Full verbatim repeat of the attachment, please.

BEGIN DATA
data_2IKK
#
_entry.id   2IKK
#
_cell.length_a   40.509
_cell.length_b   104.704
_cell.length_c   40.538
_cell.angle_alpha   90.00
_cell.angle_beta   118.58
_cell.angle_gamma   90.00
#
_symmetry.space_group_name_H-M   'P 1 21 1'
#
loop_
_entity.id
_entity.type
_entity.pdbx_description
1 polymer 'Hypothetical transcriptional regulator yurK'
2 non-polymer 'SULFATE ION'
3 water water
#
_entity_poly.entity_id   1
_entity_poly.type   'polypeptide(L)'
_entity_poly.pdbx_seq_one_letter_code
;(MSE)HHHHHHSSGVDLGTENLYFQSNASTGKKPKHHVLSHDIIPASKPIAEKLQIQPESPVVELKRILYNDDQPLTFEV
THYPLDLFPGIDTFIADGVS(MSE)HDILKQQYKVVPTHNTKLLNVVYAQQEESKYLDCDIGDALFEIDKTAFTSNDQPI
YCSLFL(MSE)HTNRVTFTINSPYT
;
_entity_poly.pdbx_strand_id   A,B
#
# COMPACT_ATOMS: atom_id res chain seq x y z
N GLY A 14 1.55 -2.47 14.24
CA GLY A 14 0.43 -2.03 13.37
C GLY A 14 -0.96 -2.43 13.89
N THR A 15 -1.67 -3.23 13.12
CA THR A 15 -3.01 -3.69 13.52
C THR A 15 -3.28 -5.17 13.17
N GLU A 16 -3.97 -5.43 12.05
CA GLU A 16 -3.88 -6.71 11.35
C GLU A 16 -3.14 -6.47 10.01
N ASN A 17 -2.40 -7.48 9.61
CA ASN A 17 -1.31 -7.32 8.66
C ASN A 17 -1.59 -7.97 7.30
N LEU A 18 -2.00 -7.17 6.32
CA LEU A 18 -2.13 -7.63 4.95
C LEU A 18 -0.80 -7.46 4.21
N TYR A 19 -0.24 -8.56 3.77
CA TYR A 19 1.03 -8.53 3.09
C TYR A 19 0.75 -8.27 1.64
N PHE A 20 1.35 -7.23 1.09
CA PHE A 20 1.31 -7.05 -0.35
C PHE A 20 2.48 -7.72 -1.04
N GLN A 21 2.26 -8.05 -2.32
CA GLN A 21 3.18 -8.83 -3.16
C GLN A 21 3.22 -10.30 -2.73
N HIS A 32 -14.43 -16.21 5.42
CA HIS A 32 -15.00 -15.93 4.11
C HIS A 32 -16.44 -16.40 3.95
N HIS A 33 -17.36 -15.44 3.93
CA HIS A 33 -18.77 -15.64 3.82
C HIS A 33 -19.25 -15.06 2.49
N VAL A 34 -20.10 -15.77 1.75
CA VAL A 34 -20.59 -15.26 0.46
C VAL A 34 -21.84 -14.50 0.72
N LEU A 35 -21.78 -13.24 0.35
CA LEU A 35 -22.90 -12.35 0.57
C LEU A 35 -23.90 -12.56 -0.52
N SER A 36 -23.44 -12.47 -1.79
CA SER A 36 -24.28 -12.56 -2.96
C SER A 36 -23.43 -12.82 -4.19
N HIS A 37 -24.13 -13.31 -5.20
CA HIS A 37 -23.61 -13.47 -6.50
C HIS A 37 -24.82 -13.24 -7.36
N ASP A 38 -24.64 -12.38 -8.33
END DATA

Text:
data_2IKK
#
_entry.id   2IKK
#
_cell.length_a   40.509
_cell.length_b   104.704
_cell.length_c   40.538
_cell.angle_alpha   90.00
_cell.angle_beta   118.58
_cell.angle_gamma   90.00
#
_symmetry.space_group_name_H-M   'P 1 21 1'
#
loop_
_entity.id
_entity.type
_entity.pdbx_description
1 polymer 'Hypothetical transcriptional regulator yurK'
2 non-polymer 'SULFATE ION'
3 water water
#
_entity_poly.entity_id   1
_entity_poly.type   'polypeptide(L)'
_entity_poly.pdbx_seq_one_letter_code
;(MSE)HHHHHHSSGVDLGTENLYFQSNASTGKKPKHHVLSHDIIPASKPIAEKLQIQPESPVVELKRILYNDDQPLTFEV
THYPLDLFPGIDTFIADGVS(MSE)HDILKQQYKVVPTHNTKLLNVVYAQQEESKYLDCDIGDALFEIDKTAFTSNDQPI
YCSLFL(MSE)HTNRVTFTINSPYT
;
_entity_poly.pdbx_strand_id   A,B
#
# COMPACT_ATOMS: atom_id res chain seq x y z
N GLY A 14 1.55 -2.47 14.24
CA GLY A 14 0.43 -2.03 13.37
C GLY A 14 -0.96 -2.43 13.89
N THR A 15 -1.67 -3.23 13.12
CA THR A 15 -3.01 -3.69 13.52
C THR A 15 -3.28 -5.17 13.17
N GLU A 16 -3.97 -5.43 12.05
CA GLU A 16 -3.88 -6.71 11.35
C GLU A 16 -3.14 -6.47 10.01
N ASN A 17 -2.40 -7.48 9.61
CA ASN A 17 -1.31 -7.32 8.66
C ASN A 17 -1.59 -7.97 7.30
N LEU A 18 -2.00 -7.17 6.32
CA LEU A 18 -2.13 -7.63 4.95
C LEU A 18 -0.80 -7.46 4.21
N TYR A 19 -0.24 -8.56 3.77
CA TYR A 19 1.03 -8.53 3.09
C TYR A 19 0.75 -8.27 1.64
N PHE A 20 1.35 -7.23 1.09
CA PHE A 20 1.31 -7.05 -0.35
C PHE A 20 2.48 -7.72 -1.04
N GLN A 21 2.26 -8.05 -2.32
CA GLN A 21 3.18 -8.83 -3.16
C GLN A 21 3.22 -10.30 -2.73
N HIS A 32 -14.43 -16.21 5.42
CA HIS A 32 -15.00 -15.93 4.11
C HIS A 32 -16.44 -16.40 3.95
N HIS A 33 -17.36 -15.44 3.93
CA HIS A 33 -18.77 -15.64 3.82
C HIS A 33 -19.25 -15.06 2.49
N VAL A 34 -20.10 -15.77 1.75
CA VAL A 34 -20.59 -15.26 0.46
C VAL A 34 -21.84 -14.50 0.72
N LEU A 35 -21.78 -13.24 0.35
CA LEU A 35 -22.90 -12.35 0.57
C LEU A 35 -23.90 -12.56 -0.52
N SER A 36 -23.44 -12.47 -1.79
CA SER A 36 -24.28 -12.56 -2.96
C SER A 36 -23.43 -12.82 -4.19
N HIS A 37 -24.13 -13.31 -5.20
CA HIS A 37 -23.61 -13.47 -6.50
C HIS A 37 -24.82 -13.24 -7.36
N ASP A 38 -24.64 -12.38 -8.33